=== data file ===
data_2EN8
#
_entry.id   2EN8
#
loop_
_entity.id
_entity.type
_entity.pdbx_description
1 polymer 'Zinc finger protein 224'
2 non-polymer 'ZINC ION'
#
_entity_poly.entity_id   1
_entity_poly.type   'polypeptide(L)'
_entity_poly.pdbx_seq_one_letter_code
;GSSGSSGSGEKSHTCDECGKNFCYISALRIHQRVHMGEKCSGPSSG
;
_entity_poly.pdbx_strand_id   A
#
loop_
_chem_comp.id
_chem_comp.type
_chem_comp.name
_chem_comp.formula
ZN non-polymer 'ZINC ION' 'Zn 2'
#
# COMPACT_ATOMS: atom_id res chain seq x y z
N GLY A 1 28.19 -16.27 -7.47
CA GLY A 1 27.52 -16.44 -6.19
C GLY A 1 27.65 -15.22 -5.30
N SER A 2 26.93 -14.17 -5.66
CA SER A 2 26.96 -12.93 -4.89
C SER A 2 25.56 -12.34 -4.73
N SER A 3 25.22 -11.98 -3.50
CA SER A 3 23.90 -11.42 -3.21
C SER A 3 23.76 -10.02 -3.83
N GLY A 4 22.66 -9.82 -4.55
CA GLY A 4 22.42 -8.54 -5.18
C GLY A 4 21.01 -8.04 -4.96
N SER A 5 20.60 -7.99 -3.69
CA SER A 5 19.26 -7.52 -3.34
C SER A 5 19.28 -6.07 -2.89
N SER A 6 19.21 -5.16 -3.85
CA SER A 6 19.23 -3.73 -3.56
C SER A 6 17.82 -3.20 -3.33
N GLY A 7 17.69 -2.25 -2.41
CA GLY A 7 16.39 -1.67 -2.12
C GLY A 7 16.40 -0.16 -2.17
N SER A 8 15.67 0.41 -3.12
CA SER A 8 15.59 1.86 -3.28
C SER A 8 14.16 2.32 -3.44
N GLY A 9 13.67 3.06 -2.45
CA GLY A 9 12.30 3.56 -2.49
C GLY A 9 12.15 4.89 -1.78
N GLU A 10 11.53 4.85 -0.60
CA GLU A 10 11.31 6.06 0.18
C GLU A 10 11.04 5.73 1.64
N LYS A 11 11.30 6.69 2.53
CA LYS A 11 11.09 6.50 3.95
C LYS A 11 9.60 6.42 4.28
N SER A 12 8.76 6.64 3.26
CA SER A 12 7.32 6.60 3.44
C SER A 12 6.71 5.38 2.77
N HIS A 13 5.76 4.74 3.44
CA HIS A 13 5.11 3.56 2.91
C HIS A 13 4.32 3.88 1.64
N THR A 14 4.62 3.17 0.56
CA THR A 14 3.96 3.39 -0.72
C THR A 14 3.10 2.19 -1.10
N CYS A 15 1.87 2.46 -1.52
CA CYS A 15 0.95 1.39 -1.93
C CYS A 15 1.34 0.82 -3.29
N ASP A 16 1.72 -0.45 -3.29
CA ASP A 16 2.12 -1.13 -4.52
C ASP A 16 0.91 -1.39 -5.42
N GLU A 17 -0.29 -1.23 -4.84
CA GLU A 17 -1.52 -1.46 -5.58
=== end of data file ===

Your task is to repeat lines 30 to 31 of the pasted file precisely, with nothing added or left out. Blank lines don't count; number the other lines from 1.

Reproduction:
N SER A 2 26.93 -14.17 -5.66
CA SER A 2 26.96 -12.93 -4.89